"And the most likely consequence of stimulative government policies that strain to get us there will be a declining dollar and a lower standard of living."

If the dollar is worth less, we are poorer. We would have to cut back on what we import from the rest of the world, but rises in exports would be of little importance, because we export so little. A country that has invested so little in productive technologies would stand little chance of expanding the scope of its exports. Such lazy countries suffer a declining standard of living.

Gross's point of view isn't the only one with credibility, but the alternatives are also depressing. There are other kinds of "soft default," such as reneging on promised social entitlements. There are also ways that governments can "stick it" to creditors, such as revoking the terms of existing debt securities (perhaps converting inflation indexed securities to fixed rates). None of it would be pleasant.
Mere Toys in Satan's Power -- Satan Increases the Velocity of Money

Terminal Competitive Devaluation

As SoGen's Albert Edwards mentions in a recent report,
"Our economists made a very interesting point in the Economic News, 17 Sept. They believe the BoJ's actions may be the start of a more general period of competitive devaluation; with the US authorities tacitly allowing the US dollar to decline in an environment of QE2 (no wonder gold looks so perky!)."

According to Edwards, there is good precedent for using currency devaluation as a tool to combat presistent deflation, and good indications that the Chairman of the Federal Reserve, Mr. Bernanke, has considered devaluation seriously as a policy tool.  In his 2002 speech Deflation: Making Sure "It" Doesn't Happen Here, he said:
“The Fed can inject money into the economy in still other ways. For example, the Fed has the authority to buy foreign government debt, as well as domestic government debt. Potentially, this class of assets offers huge scope for Fed operations, as the quantity of foreign assets eligible for purchase by the Fed is several times the stock of U.S. government debt."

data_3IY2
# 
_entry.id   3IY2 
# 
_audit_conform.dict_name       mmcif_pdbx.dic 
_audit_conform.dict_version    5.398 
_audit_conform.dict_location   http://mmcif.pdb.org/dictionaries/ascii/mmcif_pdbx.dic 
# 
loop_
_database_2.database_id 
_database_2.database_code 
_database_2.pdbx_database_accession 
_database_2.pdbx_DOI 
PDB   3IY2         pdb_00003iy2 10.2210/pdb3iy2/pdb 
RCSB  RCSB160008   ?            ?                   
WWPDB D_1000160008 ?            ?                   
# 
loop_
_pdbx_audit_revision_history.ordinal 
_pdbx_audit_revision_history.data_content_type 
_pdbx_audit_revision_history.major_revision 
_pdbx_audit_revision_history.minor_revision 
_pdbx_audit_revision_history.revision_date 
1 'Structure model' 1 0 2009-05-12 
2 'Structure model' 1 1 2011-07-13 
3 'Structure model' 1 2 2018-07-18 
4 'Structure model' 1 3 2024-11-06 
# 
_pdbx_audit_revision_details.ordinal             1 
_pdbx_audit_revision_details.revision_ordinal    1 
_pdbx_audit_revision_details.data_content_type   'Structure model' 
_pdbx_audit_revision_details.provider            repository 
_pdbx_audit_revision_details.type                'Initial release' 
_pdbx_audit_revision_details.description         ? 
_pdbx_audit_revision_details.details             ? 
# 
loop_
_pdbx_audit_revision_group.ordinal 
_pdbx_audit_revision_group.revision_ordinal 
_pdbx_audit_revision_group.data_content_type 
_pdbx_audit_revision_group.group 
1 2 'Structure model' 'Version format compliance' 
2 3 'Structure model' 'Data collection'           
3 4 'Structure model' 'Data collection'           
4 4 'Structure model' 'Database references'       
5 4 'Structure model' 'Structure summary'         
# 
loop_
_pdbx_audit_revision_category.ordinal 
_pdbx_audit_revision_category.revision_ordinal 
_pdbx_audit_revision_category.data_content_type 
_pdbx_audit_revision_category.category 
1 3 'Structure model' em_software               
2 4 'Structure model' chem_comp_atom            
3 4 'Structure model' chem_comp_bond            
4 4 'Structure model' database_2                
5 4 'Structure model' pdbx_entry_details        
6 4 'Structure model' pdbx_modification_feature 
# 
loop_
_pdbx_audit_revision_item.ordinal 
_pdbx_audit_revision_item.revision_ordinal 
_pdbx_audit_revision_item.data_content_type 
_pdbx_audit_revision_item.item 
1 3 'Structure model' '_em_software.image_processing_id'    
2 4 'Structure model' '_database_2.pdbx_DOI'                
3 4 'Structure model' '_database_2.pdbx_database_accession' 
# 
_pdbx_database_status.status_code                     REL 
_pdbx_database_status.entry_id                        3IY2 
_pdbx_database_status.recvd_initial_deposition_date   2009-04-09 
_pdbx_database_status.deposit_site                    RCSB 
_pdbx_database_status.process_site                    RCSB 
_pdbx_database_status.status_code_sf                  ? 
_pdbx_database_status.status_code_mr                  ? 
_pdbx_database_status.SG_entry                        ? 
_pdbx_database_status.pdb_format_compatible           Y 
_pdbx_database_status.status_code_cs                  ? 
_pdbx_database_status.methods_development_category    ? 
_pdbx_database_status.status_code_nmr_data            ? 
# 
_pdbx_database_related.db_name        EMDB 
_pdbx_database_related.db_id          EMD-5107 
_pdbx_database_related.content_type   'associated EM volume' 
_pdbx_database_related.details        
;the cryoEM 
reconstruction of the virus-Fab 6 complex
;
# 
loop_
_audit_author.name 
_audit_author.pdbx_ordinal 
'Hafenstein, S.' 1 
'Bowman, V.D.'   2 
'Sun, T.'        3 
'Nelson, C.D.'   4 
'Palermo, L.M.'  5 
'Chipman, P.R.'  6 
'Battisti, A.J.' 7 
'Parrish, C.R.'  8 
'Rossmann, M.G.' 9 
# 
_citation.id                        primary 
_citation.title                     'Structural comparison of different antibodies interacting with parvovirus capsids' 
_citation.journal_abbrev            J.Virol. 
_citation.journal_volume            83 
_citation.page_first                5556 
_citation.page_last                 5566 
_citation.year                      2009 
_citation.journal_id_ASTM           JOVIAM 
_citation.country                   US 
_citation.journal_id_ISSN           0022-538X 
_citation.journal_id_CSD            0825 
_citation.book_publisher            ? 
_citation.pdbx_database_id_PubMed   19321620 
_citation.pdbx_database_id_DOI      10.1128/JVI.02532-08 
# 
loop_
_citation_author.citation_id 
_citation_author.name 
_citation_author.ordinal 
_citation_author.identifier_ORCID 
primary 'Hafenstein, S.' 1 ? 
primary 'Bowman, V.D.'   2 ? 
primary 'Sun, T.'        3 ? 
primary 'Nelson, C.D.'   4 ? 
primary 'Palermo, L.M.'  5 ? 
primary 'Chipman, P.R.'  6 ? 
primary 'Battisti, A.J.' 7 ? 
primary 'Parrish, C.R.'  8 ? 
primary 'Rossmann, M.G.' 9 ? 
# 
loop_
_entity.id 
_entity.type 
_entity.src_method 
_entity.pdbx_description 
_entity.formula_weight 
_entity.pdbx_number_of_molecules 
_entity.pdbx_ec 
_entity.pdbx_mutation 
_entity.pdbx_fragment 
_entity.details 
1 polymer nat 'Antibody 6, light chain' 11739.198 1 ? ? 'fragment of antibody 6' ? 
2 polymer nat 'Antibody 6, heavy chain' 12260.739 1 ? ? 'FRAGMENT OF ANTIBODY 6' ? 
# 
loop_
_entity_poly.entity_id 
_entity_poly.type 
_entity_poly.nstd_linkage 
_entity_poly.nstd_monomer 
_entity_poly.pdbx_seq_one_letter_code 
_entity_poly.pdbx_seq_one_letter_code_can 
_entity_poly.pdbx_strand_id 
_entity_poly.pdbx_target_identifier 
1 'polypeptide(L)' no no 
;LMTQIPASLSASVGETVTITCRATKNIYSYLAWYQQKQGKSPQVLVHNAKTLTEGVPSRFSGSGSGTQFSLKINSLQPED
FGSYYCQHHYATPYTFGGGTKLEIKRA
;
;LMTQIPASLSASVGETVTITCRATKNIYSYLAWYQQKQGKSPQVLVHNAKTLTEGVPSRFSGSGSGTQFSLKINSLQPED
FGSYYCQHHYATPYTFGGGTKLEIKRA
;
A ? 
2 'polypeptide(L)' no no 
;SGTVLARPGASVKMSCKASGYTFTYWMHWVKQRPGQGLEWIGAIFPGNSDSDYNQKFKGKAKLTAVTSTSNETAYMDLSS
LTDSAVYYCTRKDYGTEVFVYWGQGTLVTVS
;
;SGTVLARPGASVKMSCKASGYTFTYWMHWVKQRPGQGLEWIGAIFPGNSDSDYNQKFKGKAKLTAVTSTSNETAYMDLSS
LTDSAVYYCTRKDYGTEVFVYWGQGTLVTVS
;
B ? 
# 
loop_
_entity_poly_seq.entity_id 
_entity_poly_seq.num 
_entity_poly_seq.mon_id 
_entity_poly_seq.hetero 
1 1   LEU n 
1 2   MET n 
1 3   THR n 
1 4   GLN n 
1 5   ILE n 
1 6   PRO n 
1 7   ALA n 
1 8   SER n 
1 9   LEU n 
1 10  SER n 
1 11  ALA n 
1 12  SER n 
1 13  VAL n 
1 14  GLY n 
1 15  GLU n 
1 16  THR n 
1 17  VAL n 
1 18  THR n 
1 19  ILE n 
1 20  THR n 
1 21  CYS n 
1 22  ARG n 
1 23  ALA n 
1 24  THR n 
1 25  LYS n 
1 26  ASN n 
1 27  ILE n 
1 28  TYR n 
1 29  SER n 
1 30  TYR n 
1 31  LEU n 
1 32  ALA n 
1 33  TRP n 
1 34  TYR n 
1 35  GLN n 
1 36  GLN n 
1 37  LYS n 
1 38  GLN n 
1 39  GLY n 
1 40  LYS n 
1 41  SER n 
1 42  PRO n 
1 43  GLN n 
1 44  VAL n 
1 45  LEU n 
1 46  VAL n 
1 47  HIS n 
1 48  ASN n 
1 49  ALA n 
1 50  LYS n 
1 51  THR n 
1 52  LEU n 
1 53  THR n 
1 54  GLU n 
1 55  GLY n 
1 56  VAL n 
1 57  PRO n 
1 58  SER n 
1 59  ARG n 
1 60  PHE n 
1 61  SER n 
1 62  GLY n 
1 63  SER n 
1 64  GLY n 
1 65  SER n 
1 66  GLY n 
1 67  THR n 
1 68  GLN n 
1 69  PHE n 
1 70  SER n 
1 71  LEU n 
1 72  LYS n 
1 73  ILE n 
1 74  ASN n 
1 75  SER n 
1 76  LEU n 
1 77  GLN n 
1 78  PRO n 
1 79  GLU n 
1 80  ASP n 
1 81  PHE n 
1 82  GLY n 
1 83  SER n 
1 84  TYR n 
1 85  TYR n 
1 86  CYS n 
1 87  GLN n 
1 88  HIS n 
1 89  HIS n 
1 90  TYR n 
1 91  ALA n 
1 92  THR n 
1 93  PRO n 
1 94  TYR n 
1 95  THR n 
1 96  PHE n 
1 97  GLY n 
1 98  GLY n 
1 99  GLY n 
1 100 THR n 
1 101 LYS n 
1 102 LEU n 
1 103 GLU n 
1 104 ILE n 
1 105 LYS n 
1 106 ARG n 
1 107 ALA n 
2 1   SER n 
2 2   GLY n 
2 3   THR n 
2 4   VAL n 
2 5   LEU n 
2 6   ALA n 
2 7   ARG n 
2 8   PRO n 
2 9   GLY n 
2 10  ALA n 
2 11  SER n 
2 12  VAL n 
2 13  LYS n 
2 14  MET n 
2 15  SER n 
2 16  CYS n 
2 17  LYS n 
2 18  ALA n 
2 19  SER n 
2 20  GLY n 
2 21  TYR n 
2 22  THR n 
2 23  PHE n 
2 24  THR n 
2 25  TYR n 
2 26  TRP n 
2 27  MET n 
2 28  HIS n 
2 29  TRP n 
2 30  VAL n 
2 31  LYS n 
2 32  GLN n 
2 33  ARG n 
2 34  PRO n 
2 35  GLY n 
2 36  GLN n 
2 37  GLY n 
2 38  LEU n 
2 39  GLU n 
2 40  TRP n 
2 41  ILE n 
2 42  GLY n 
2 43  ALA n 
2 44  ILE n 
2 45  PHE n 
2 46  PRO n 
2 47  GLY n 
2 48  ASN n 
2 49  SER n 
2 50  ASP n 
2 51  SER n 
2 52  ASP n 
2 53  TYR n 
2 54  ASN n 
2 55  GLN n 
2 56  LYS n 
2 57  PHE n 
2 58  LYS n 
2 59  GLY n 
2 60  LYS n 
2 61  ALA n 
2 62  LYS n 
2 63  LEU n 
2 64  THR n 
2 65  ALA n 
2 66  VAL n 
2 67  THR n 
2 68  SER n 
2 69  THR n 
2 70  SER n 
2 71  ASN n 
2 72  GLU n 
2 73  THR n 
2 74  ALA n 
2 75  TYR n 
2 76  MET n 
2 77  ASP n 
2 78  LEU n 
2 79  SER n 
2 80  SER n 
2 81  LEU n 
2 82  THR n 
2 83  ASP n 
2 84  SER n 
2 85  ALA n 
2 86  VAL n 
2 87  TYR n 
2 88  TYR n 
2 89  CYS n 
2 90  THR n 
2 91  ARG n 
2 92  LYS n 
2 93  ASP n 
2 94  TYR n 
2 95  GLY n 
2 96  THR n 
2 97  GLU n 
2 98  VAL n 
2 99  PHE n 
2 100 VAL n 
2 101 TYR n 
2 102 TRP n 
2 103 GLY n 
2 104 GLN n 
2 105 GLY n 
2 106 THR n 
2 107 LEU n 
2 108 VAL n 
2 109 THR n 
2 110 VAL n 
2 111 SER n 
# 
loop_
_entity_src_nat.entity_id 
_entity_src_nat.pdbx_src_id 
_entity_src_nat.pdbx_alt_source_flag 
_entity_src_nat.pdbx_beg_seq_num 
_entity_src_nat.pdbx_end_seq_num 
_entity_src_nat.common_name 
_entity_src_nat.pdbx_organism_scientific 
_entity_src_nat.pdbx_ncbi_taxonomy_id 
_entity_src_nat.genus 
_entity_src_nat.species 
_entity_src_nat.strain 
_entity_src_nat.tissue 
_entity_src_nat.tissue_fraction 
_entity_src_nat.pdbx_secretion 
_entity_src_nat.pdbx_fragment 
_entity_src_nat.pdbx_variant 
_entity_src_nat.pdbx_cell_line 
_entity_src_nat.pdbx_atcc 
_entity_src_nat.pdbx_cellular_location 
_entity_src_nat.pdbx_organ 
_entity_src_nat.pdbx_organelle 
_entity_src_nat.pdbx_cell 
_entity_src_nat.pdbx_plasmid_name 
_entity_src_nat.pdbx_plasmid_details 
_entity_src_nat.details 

"Fed purchases of the liabilities of foreign governments have the potential to affect a number of financial markets, including the market for foreign exchange … there have been times when exchange rate policy has been an effective weapon against deflation. A striking example from U.S. history is Franklin Roosevelt's 40 percent devaluation of the dollar against gold in 1933-34, enforced by a program of gold purchases and domestic money creation."

Not that I necessarily agree, but Zero Hedge interpreted Bernanke's statements very liberally as "the blueprint for the endgame," meaning that a competitive round of international currency devaluation will soon be upon us:

"Hence Bernanke openly stated back in 2002 that the end game, especially when all else fails (fiscal deficit too high and QE shown to be impotent), is to print money to drive down the dollar. This is default in all but name. Investors ignore this at their peril."

I have no idea of whether or not the Fed can actually bring about currency devaluation and inflation, but there are ominous signs. As a likely program of QE II approaches, the dollar has been declining and gold has been rallying. Now, noted investment managers such as Bill Gross are warning of inflation and currency devaluation in our future.

Satan, Like the Fed, Can Extinguish His Creations

On the other hand, bonds are still performing well. They need to, because the Fed is enforcing low rates to keep banks solvent, to let debtors refinance, and to let the Federal government roll over its debt at affordably low rates. The strong dollar has been a big help in doing this. It is also fortunate for the US that no country wants to endanger its exports by letting its currency rise against the dollar. Since the dollar started sliding recently, countries around the world have intervened to weaken their currencies and maintain their export competitiveness.